“Newell… stay there.” He waved his hand for Tevis to toggle off the mic.  “I can’t let him in.  He will endanger all of us.  You of all people should understand that, Captain?”

Tevis felt sick to her stomach, but she knew he was right.  There would be no way of separating him from the mass of mites.  “Yes, sir.” She replied.

“Good.  Do what you must.   He turned and left, leaving Tevis to herself.

“Sir, where should I approach? Irwin asked.”

Tevis couldn’t bring herself to answer.

“Sir?  Are you there? Commander? …. Captain?”

Tevis toggled on the mic.  “Irwin…” and he heard the death sentence in her voice.

“No… No… You can’t leave me out here!”

“We have no choice, Irwin,” and this time he heard a sharp inward sob. “We can’t open the doors for you.  We have no way of killing them without killing you in the process.  You will have to see if you can wait them out, then we can come out and get you.”

“That’s not true!” He shouted through his mic.  “You can vacuum the hatch and kill them!  Please… don’t leave me here.”

“You are not wearing a pressurized EMU, Irwin. And even if we left one in the hatch there would be no way for you to transfer into it without the mites getting in it with you.  You need to wait them out.”

“I can’t, Tevis… I think my outer suit is compromised and the visor is distorted– I don’t know how much longer it will hold up.”  He began to panic and had been so focused on her voice he had not realized he was in total darkness from the mites covering his helmet.  He shook his head, but couldn’t knock them clear, so he reached up to swipe the visor clean, and the weakened section ripped free, the mites pouring through the gaping hole.

Tevis could hear his screams being choked off in silence.  She swiveled in her chair and began to dry heave, then looked out the window to the top of the crater rim, watching as his clotted arms frantically attempt to remove his helmet before toppling into the crater. He started to slide down the face of the crater but was halted by a mass of red pushing back. And suddenly he was being passed back up to the top of the rim like a mosh pit of fans raising one of their own until he disappeared beyond her view with the drape of red receding with him.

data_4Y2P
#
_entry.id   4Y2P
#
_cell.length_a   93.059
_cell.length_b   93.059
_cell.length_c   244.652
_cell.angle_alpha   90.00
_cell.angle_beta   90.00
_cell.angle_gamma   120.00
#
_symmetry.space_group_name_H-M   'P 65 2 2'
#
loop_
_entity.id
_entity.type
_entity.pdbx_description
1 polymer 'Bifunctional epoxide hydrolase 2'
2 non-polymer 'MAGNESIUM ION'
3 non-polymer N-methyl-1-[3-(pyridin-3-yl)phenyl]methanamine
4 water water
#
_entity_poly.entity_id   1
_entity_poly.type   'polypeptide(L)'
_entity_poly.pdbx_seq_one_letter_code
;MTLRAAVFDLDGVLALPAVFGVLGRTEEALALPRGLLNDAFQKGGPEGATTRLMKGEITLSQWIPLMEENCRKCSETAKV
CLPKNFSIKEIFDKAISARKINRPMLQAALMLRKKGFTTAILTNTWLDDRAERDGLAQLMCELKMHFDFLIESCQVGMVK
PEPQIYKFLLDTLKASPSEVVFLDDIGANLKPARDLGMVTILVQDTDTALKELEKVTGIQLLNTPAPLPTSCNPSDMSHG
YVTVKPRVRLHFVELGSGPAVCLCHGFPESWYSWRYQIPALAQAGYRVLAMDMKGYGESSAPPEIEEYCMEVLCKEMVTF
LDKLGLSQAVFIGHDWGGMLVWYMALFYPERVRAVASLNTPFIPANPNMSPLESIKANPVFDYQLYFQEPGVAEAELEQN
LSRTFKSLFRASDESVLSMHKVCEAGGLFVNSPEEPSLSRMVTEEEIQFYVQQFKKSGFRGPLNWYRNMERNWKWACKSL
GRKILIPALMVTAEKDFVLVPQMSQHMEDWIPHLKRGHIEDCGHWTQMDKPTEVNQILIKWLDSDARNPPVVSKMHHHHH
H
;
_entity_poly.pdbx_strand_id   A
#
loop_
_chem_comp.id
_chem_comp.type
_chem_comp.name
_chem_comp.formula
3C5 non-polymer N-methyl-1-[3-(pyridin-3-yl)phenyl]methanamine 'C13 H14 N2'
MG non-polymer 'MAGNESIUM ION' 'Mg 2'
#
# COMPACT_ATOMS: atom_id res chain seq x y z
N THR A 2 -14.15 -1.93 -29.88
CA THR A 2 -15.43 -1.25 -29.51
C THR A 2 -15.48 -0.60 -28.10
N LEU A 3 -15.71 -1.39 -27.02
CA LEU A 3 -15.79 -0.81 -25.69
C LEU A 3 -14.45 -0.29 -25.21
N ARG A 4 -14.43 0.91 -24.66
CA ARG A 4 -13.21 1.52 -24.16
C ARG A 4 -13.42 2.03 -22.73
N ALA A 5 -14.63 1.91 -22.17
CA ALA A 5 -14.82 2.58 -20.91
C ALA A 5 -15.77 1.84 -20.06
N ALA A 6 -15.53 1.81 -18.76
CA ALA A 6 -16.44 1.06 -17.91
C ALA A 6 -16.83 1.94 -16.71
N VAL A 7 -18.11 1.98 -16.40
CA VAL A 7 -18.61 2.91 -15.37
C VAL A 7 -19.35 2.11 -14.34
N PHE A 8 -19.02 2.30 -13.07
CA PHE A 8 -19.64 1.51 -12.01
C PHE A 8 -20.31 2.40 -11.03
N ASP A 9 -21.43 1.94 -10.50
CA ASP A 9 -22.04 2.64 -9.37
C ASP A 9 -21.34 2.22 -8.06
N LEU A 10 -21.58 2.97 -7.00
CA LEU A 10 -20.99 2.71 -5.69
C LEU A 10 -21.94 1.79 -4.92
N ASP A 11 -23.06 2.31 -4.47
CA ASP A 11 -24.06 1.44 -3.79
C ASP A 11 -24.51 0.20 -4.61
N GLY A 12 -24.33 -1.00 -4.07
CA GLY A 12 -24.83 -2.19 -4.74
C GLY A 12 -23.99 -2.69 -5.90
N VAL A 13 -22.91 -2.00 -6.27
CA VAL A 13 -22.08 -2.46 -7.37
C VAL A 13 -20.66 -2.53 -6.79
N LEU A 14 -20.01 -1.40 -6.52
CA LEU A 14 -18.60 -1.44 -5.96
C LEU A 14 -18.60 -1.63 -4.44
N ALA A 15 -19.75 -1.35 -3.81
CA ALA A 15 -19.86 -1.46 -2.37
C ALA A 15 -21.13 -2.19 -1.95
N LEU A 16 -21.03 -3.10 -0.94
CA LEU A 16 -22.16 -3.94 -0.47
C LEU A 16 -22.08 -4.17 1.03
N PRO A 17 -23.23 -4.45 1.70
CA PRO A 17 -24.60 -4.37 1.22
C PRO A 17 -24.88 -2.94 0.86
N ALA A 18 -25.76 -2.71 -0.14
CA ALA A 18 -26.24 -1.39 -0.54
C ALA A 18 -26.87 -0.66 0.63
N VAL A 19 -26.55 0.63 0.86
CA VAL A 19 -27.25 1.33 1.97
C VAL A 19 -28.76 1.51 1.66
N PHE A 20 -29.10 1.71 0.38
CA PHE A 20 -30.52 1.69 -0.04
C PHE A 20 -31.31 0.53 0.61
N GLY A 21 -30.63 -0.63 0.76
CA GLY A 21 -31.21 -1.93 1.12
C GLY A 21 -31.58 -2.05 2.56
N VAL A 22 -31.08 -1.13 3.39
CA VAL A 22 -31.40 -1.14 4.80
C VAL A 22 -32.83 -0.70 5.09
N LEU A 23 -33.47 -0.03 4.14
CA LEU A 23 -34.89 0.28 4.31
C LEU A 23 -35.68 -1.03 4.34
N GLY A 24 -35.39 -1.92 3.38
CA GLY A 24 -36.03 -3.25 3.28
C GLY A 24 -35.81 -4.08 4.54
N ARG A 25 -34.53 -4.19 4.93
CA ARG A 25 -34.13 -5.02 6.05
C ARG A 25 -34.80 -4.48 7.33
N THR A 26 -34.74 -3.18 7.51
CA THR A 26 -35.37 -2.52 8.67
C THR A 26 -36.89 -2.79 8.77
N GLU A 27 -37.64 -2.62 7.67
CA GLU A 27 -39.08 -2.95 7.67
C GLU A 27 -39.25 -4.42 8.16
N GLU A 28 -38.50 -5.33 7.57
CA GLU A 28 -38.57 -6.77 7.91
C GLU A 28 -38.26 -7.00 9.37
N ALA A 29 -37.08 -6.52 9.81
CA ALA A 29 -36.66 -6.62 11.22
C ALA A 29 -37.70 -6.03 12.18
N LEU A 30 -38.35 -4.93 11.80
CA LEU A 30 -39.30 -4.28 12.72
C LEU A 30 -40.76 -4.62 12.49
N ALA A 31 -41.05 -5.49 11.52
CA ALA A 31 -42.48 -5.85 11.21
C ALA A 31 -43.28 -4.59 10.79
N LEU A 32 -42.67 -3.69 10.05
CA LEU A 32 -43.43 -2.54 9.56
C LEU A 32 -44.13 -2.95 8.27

Tevis could feel the phantom burns in her limb and reached up onto the console to shut off the feed from the SATcam.  She stayed there with her hands clutched together and her head resting above her knees and under the shade of her dark hair until she no longer felt nauseous.  Ten minutes had passed before Tevis took a deep breath and sat up.  She pushed her hair behind her ears and wiped her eyes.  Maybe it was time to leave this rock, she thought.

“Captain,” came a voice from behind.

Tevis turned to see the new arrival.  His patchwork indicated he worked in the mining division.

“Commander Ricklefs granted my request to see you.”

“Come in, private.”

He stepped quickly and deliberately toward her and stood at attention.  “I knew Newell, ma’am, ” he said?  “We had arrived together on the same shuttle, and I heard what happened to him.  He thought very highly of you, ma’am.”  From his pocket, he pulled out a small sack and stretched out his hand.  “Ma’am, this morning, Newell handed me this and told me that if anything were to happen to him, ma’am, I should give this to you,” he approached Tevis and placed the small sack upon the console desk and stepped back.

She sat staring at it, wondering why he would have ventured out knowing something might happen to him.  The new arrival was stationary.  “Thank you…,” she said reading his tag… “Percy.”   He turned on the balls of his feet and left.

She took a minute before picking up the sapphire blue bag, gently untying the knot at the top and sliding its contents onto the table.  From within slipped an intricately carved scorpion, a gypsum blade and a note.  How would he have known this? She wondered and then remembered a conversation she had in the canteen not long ago with Newell seated quietly at the end of the table, listening to her saying to the others that she had one cycle to go and couldn’t wait to get back to her home in Carefree, AZ, where the only thing she needed to worry about was a scorpion or two.  She unfolded the note and read it, making her smile through tearful eyes:

The scorpion was carved from the soft stone found along the rim of the crater, but you will notice there are no segmented lines engraved onto the abdomen or tail.  For your remaining time here, carve a segment line every twenty days, starting from the head to the tail.  Both your time remaining and the carvings should be met at the same time.  Thank you for your kindness – Irwin.

She picked up the gypsum blade and carved the first two lines into the abdomen and placed the contents back into the sack and sat staring out the window, thinking about Newell and being home.

Second Image:  “Red Velvet Mite” by Judy Gallagher is licensed under CC-BY 2.0. The image that was resized, cropped to fit required size.

AUTHOR’S NOTE:

I started on a triad of shorts, where the idea came from my studies in Ecology, specifically, from The Economy Of Nature by Robert Ricklefs on Species Adaptation.